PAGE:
CHARLESTON, Ill. (WCIA) -- For most people, the passing of a state budget means funding for social services, ongoing construction projects, and lottery tickets. But for some students and faculty members at Eastern Illinois University, it means air conditioning.
A line item in the spending plan will provide some much needed facilities upgrades, but the politics behind getting that done were complicated.
In Coleman Hall, staff can only do so much to help students beat the heat.
"The AC system in Coleman hall is not ideal," says English Professor Angela Vietto.
A University facilities report says the HVAC system is the original, installed when the hall was built back in the '60s.
Vietto will tell you it has a mind of its own.
"There are the days during the summer when I'm teaching, and it's extremely hot because the heat is on," she says. "I think, if we're quiet, we can hear the pipes knocking. In my office, they knock so loudly that when I meeting with students, sometimes the students can't concentrate."
Even though students will soon be able to keep their cool, State Senator Dale Righter has been taking a lot of heat for it.
"Eastern is the second lowest per-pupil funded four year university in the state," he says.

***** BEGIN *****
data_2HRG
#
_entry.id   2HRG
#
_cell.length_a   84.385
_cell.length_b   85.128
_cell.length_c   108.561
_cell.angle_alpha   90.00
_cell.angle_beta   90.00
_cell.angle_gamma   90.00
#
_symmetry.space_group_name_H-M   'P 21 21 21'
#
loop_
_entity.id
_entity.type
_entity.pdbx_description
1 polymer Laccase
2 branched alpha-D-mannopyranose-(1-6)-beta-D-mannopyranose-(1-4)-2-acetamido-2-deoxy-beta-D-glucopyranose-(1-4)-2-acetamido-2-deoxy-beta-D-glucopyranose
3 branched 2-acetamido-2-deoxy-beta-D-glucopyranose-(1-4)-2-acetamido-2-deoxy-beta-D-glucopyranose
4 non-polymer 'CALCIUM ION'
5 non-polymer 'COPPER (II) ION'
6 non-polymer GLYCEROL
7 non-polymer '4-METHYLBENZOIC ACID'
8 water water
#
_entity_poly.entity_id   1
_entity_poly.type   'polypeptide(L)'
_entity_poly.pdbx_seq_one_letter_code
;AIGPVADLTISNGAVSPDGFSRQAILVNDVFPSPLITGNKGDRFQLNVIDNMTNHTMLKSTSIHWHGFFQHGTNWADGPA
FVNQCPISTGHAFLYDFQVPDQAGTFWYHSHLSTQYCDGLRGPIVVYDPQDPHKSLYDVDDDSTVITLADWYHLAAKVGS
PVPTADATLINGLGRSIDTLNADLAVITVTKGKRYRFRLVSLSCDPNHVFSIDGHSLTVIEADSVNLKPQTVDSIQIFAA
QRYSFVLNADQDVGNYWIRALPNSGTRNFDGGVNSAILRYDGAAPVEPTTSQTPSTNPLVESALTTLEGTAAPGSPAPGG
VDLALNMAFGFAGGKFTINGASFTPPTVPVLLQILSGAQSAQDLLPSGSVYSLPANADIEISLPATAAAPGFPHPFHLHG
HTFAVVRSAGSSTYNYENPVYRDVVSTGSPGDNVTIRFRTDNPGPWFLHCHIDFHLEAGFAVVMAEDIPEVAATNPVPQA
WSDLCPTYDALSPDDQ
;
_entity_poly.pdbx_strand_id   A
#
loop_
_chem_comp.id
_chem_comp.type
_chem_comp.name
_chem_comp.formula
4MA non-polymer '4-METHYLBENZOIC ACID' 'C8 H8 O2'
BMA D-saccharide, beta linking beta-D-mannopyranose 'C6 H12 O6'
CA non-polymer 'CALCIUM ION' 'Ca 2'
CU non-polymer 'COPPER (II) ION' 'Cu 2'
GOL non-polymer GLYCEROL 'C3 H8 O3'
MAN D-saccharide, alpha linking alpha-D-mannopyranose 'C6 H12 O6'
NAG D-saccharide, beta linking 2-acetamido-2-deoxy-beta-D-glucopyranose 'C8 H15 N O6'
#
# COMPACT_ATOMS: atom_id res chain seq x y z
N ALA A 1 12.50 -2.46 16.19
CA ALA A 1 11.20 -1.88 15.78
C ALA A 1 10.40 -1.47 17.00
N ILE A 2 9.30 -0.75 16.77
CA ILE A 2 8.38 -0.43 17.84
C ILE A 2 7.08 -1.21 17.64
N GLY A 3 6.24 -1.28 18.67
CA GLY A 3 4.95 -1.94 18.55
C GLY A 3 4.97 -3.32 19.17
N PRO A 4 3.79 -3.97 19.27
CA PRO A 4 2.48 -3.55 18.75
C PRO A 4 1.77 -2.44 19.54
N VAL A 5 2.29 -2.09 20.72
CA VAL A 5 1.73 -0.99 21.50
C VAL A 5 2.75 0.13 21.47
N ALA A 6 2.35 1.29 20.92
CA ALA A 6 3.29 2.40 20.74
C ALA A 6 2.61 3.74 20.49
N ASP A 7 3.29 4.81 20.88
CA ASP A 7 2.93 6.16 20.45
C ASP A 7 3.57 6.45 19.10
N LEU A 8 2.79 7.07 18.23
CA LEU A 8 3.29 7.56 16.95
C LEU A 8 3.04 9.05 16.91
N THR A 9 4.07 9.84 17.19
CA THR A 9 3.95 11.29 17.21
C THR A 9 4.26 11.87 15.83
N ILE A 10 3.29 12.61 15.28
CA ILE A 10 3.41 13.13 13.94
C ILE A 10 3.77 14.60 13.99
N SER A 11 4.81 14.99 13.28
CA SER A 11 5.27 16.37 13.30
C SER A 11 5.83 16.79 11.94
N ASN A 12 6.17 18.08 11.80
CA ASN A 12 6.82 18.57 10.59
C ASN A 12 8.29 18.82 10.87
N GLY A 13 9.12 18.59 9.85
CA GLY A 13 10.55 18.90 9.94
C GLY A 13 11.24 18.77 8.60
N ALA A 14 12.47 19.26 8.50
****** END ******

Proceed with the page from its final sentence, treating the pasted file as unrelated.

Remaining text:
He broke ranks with his fellow Republicans to vote in favor of the spending plan.
"My district, the people who I represent in this district, were out of time on that," says Righter.
EIU is in that district. The budget deal includes $5 million the University can use to update or replace some of their HVAC systems. For Righter, that came at the cost of a controversial vote. But he says it was the right thing to do.
"I had a meeting with the lead Democrat House of Representatives negotiator, and talked to him a little bit about those needs, and they were able to accommodate them."
Out of all the things lawmakers don't agree on, at least Eastern's facilities needs were a bipartisan effort.
Although, Vietto wonders what else that could have accomplished.
"I have mixed feelings about it," she says. "Given what has happened to us for the last couple of years, that $5 million might be needed somewhere else on campus."
Righter says EIU is slated to get 10 percent less than what was appropriated in the fiscal year 2015 budget. That was the last full-year budget the state had.
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